Compared with even a decade ago we’re much more comfortable with buying goods online. And businesses that sell things online often find unexpected benefits to the transaction. For instance, a 2006 study found that a customer ordering pizza online typically spent about 15% more per order than those ordering over the phone.
So when I saw this video of a computer ordering pizza in 1974 (via some nifty voice tech, rather than say the ARPANET) I immediately started thinking about all the futuristic visions of pizza ordering from the late 1980s and early ’90s.
Apple’s “Grey Flannel Navigator” (1988)
Ordering pizza is such a common exercise that it was the perfect foil in future-oriented movies and videos to help place the viewer in a familiar but slightly more technologically advanced setting. The 1988 Apple concept video “Grey Flannel Navigator” used just such a device. The video shows the office of the near future and how one might be able to collaborate and work from home. Midway through the video our protagonist goes to the fridge and apparently doesn’t find anything to his liking. He faithfully returns to his computer and pulls up a window labeled “Pizza-for-One” which guarantees delivery in 30 minutes — or it’s free!
The Net (1995)
The 1995 movie (sorry, “cyber thriller”) The Net has a similar sequence, though in the mid-1990s that kind of service was becoming slightly less absurd. Indeed the anachronism of the pizza ordering in The Net is that Sandra Bullock’s character is not paying by credit card and instead paying for it in cash.
ACLU’s Total Surveillance Society (2004)
But it’s not all sunshine and mushrooms when it comes to ordering pizzas in the future. The ACLU released a video in 2004 that used a pizza order as the backdrop for a dystopian world where everyone’s personal information is kept online — and used against them.
Today, every national pizza chain in the U.S. has online ordering. But it does beg the question: now that we live in “the future” what will ordering a pizza in tomorrow’s future look like? Whatever it looks like, I’m sure only the socially dysfunctional, overworked office drones who are being spied on by Big Brother will do it.
January 22, 2013
Back in 1970 the idea of a black person being elected president of the United States sat somewhere between flying cars and robot servants in the realm of futuristic possibility. The ink was barely dry on the Civil Rights Act of 1964, the Supreme Court had only recently ruled in 1967 that laws prohibiting interracial marriage were unconstitutional, and there were just 10 black members of the House of Representatives and one black member of the U.S. Senate. A black president was still very much the domain of science fiction.
But civil rights activist Roy Wilkins thought Americans electing their first black president could very well be a reality by the year 2000. His prediction appeared in a 1970 book edited by Irvin A. Falk called Prophecy for the Year 2000 which included futuristic ideas from a number of notable figures. At that time, Wilkins was executive director of the NAACP.
Wilkins touches on a number of different issues that he saw as hindrances to progress, but he remained optimistic that should the “tremendous problem of education” be addressed “in the next 30 to 100 years” then the country will be greater for it. He explains that, “it took us almost 200 years to elect a Catholic President, and presumably it will take us a few years to elect a Jewish President.” With the nation’s recent progress, a black president was not “impossible.”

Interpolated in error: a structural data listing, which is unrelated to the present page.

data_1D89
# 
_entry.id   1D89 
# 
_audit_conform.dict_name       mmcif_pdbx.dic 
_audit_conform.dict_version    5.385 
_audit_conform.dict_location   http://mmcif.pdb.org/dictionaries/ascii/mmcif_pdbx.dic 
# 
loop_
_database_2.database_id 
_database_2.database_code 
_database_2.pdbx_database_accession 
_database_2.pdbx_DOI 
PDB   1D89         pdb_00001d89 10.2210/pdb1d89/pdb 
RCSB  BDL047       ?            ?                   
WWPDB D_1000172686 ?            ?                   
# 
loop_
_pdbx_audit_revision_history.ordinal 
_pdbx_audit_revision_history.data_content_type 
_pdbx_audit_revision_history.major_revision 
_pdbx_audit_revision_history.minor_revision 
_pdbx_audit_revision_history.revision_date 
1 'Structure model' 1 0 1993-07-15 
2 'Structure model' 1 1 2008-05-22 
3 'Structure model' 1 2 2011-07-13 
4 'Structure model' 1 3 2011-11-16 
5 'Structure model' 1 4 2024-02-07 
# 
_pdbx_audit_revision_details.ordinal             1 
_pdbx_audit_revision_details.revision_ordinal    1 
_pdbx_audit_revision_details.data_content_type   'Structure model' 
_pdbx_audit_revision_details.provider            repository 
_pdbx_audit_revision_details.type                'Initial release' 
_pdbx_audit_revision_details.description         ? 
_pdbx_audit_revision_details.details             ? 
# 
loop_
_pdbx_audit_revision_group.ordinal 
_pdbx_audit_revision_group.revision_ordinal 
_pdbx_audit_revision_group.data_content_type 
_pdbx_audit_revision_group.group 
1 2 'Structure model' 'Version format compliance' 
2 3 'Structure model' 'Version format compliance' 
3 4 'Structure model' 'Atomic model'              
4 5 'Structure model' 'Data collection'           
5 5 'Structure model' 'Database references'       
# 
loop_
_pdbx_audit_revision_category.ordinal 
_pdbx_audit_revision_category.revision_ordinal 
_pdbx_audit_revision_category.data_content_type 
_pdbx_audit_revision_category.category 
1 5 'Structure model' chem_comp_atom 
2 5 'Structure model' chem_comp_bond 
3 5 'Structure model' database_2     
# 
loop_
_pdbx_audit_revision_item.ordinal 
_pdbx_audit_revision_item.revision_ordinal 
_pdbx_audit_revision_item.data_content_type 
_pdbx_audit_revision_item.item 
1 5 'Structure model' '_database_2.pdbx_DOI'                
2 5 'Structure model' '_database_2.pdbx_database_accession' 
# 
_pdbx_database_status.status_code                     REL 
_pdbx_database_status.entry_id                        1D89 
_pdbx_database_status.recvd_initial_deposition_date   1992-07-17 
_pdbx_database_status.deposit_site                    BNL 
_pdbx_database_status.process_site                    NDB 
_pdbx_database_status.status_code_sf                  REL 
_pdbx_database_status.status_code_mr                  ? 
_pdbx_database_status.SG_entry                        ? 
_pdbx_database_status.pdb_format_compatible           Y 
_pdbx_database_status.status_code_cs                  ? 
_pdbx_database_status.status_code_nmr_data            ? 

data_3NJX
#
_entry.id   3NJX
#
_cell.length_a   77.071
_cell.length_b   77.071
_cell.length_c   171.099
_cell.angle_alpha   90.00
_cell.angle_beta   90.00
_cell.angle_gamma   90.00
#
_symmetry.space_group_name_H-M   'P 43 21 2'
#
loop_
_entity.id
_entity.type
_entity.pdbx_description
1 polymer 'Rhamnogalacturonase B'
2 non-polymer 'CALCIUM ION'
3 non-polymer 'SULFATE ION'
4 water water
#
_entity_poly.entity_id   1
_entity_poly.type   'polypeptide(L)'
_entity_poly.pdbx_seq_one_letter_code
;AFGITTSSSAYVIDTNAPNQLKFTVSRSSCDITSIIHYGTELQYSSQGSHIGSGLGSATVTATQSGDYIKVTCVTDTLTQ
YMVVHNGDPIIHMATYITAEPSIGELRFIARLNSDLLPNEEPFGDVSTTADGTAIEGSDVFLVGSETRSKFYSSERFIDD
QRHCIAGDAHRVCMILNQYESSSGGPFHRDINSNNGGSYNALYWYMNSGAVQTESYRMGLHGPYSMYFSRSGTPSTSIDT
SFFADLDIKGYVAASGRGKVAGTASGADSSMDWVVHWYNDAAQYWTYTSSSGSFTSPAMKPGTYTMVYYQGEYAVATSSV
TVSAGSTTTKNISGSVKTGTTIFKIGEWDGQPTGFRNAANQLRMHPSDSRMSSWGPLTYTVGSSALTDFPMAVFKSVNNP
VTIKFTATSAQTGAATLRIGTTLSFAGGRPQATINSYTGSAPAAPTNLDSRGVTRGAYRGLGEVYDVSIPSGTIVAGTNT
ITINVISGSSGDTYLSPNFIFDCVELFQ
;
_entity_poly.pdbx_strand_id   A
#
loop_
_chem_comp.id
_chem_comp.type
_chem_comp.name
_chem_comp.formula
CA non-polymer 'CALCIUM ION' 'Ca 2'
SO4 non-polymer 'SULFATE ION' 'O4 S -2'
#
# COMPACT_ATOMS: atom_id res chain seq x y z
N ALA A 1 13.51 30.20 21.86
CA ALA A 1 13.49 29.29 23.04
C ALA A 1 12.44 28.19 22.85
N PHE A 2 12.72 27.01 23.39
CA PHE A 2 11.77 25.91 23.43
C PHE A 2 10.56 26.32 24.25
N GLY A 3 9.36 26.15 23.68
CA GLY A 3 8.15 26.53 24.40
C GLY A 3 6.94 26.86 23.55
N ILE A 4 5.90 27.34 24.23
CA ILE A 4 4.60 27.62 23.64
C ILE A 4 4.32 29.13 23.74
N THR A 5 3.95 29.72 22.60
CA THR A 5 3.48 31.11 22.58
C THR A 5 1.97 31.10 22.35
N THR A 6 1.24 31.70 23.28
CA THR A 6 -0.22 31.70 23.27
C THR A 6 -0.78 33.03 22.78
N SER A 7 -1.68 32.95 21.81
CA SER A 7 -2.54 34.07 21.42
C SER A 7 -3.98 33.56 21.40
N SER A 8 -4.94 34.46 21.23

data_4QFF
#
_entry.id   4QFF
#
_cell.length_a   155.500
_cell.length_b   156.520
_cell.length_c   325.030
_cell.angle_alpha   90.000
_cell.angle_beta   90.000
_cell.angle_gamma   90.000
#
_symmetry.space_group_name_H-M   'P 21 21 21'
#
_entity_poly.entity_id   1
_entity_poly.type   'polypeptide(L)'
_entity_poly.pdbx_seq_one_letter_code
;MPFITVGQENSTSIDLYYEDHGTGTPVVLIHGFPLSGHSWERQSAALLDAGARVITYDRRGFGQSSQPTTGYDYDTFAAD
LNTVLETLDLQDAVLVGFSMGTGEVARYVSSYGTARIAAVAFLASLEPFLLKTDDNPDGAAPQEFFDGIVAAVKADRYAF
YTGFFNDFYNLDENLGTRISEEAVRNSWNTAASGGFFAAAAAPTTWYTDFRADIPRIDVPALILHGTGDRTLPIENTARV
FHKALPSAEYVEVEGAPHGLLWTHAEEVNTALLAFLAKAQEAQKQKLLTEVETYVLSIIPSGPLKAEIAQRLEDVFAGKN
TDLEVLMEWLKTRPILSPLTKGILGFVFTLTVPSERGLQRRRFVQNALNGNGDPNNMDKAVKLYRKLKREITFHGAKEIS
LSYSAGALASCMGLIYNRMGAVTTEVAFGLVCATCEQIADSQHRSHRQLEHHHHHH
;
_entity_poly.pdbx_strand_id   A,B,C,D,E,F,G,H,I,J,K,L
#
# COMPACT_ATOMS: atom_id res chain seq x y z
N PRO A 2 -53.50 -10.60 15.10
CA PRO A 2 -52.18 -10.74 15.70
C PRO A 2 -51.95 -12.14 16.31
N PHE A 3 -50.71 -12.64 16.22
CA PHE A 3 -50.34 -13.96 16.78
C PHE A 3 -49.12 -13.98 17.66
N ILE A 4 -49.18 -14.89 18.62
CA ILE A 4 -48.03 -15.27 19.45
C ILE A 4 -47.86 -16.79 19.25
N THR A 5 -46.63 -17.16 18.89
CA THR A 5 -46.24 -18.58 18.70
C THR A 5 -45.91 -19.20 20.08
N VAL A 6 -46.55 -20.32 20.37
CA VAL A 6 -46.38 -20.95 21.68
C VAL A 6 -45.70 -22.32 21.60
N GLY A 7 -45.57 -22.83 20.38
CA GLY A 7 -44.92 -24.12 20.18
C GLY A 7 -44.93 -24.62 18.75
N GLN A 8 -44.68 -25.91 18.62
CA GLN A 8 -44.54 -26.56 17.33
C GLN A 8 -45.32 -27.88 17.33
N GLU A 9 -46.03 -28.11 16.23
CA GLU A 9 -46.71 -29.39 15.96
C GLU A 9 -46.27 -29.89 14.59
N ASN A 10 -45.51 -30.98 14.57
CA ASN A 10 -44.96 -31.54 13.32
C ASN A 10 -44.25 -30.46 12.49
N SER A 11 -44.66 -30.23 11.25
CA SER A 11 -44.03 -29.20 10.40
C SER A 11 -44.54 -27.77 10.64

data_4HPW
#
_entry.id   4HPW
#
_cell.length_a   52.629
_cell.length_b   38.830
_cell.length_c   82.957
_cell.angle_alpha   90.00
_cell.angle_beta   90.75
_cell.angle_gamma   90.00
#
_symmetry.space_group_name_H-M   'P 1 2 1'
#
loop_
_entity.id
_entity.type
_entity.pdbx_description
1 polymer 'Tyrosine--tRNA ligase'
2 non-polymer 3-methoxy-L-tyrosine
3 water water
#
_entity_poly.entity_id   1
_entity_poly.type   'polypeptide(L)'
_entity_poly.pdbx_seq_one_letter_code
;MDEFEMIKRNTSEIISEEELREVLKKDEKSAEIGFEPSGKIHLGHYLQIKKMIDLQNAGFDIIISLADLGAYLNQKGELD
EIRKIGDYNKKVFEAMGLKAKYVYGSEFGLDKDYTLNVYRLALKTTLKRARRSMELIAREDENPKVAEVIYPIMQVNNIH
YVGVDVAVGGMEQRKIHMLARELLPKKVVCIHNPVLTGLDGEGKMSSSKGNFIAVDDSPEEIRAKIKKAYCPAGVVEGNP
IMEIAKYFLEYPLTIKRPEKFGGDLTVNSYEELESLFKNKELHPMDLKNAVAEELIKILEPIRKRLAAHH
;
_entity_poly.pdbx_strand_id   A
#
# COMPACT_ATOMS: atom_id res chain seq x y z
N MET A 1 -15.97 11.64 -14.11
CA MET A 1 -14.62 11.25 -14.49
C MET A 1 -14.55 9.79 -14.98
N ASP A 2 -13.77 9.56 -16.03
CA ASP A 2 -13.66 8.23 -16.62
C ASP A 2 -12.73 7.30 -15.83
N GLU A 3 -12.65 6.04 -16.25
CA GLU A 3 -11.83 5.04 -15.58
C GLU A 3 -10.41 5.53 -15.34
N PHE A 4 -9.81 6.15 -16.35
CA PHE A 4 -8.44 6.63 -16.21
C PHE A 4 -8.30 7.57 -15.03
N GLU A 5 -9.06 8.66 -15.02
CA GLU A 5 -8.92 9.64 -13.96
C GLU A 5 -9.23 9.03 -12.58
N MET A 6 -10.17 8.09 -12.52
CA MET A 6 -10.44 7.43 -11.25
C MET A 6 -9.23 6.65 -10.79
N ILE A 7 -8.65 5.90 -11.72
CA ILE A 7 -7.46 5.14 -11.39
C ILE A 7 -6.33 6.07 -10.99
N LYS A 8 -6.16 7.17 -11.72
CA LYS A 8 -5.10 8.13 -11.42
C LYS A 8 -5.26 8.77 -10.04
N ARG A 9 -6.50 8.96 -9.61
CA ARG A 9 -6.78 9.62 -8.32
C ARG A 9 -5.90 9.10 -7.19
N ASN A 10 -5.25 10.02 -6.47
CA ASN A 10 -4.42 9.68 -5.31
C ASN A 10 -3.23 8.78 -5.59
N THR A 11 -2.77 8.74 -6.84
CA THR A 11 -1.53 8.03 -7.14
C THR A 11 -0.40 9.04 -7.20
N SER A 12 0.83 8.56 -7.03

An excerpt from the book appears below.
I think probably what we will have in this country (if our progress in human relations between whites and blacks is going to be progressively better than it has been in the past 40 years) by the year 2000 is a great diminution in the kind of racial conflict that we now have. We will have more unity between the races. I think we’re going to evolve, not melt together. We have a distinctive contribution to make to each other.
In the United States in the year 2000, I think it will be no phenomenon to see Negroes occupying all kinds of positions on all kinds of levels. There will be interracial marriage, and people won’t talk about it as such anymore. They’ll talk about it from another point of view: is the person a good person or a bad person?
This, of course, means that the separatism which we know today, initiated, I’m sorry to say, by a good many people whom I regard as misguided among the Negroes, will give way to a mutually respectful coexistence. Each one will respect the other’s religion, and the other’s race.
I regard this period in our human relations here in the United States as an interlude. I think the young Negro militants, so called, are trying to find themselves, and as soon as they do, then they will get back on the track of being human beings rather than being black human beings. It took us almost 200 years to elect a Catholic President, and presumably it will take us a few years to elect a Jewish President.
We’ll elect a Negro President, and I don’t conceive it to be impossible. It is not in the dim future. It is not a hundred years away; it is not 200 years away. It is much nearer than that. As far as race relations abroad go, I don’t think Rhodesia can last, and I don’t think South Africa can last in its present attitude. It simply isn’t possible, no matter how well armed, and how well controlled the politics of the country happen to be by a numerical minority. It is simply not in the cards for that minority to control the majority forever. There will be either a bloody upheaval and a long struggle to the death or there will be some kind of mediation and negotiation. Rhodesia and South Africa cannot last.